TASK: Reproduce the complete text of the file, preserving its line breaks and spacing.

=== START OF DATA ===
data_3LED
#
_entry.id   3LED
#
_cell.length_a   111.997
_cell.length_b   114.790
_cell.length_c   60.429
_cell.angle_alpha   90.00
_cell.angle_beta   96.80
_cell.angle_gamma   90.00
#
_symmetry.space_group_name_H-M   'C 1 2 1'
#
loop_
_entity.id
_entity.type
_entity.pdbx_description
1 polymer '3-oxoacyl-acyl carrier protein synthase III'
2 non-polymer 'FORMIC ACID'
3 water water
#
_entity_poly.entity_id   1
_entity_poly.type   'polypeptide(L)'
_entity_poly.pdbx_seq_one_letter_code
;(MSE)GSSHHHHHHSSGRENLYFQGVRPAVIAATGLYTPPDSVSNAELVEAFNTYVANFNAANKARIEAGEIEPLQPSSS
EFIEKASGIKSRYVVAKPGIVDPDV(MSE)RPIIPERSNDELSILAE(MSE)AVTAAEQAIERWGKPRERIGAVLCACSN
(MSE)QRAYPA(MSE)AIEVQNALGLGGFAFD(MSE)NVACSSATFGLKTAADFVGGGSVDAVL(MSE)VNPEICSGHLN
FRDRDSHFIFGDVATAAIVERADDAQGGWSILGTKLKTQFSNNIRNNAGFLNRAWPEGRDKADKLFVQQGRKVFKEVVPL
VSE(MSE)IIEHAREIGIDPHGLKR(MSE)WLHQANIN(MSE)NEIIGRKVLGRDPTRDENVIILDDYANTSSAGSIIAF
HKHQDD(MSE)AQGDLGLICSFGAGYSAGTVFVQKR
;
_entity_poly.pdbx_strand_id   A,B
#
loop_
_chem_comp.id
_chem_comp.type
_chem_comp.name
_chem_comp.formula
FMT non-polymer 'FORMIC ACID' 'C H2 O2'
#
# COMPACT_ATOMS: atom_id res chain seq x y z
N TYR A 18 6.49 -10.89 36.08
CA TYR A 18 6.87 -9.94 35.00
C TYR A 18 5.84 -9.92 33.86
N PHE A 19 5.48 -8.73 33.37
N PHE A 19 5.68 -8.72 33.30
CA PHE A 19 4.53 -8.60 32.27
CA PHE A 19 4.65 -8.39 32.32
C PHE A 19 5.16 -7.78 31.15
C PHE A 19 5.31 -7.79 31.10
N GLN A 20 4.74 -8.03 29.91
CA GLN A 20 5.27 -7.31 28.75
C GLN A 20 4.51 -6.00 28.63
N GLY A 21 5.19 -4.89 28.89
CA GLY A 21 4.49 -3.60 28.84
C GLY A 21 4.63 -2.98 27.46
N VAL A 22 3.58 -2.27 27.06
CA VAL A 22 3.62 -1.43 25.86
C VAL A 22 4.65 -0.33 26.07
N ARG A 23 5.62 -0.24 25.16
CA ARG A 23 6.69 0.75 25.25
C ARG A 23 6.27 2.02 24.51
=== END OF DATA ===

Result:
data_3LED
#
_entry.id   3LED
#
_cell.length_a   111.997
_cell.length_b   114.790
_cell.length_c   60.429
_cell.angle_alpha   90.00
_cell.angle_beta   96.80
_cell.angle_gamma   90.00
#
_symmetry.space_group_name_H-M   'C 1 2 1'
#
loop_
_entity.id
_entity.type
_entity.pdbx_description
1 polymer '3-oxoacyl-acyl carrier protein synthase III'
2 non-polymer 'FORMIC ACID'
3 water water
#
_entity_poly.entity_id   1
_entity_poly.type   'polypeptide(L)'
_entity_poly.pdbx_seq_one_letter_code
;(MSE)GSSHHHHHHSSGRENLYFQGVRPAVIAATGLYTPPDSVSNAELVEAFNTYVANFNAANKARIEAGEIEPLQPSSS
EFIEKASGIKSRYVVAKPGIVDPDV(MSE)RPIIPERSNDELSILAE(MSE)AVTAAEQAIERWGKPRERIGAVLCACSN
(MSE)QRAYPA(MSE)AIEVQNALGLGGFAFD(MSE)NVACSSATFGLKTAADFVGGGSVDAVL(MSE)VNPEICSGHLN
FRDRDSHFIFGDVATAAIVERADDAQGGWSILGTKLKTQFSNNIRNNAGFLNRAWPEGRDKADKLFVQQGRKVFKEVVPL
VSE(MSE)IIEHAREIGIDPHGLKR(MSE)WLHQANIN(MSE)NEIIGRKVLGRDPTRDENVIILDDYANTSSAGSIIAF
HKHQDD(MSE)AQGDLGLICSFGAGYSAGTVFVQKR
;
_entity_poly.pdbx_strand_id   A,B
#
loop_
_chem_comp.id
_chem_comp.type
_chem_comp.name
_chem_comp.formula
FMT non-polymer 'FORMIC ACID' 'C H2 O2'
#
# COMPACT_ATOMS: atom_id res chain seq x y z
N TYR A 18 6.49 -10.89 36.08
CA TYR A 18 6.87 -9.94 35.00
C TYR A 18 5.84 -9.92 33.86
N PHE A 19 5.48 -8.73 33.37
N PHE A 19 5.68 -8.72 33.30
CA PHE A 19 4.53 -8.60 32.27
CA PHE A 19 4.65 -8.39 32.32
C PHE A 19 5.16 -7.78 31.15
C PHE A 19 5.31 -7.79 31.10
N GLN A 20 4.74 -8.03 29.91
CA GLN A 20 5.27 -7.31 28.75
C GLN A 20 4.51 -6.00 28.63
N GLY A 21 5.19 -4.89 28.89
CA GLY A 21 4.49 -3.60 28.84
C GLY A 21 4.63 -2.98 27.46
N VAL A 22 3.58 -2.27 27.06
CA VAL A 22 3.62 -1.43 25.86
C VAL A 22 4.65 -0.33 26.07
N ARG A 23 5.62 -0.24 25.16
CA ARG A 23 6.69 0.75 25.25
C ARG A 23 6.27 2.02 24.51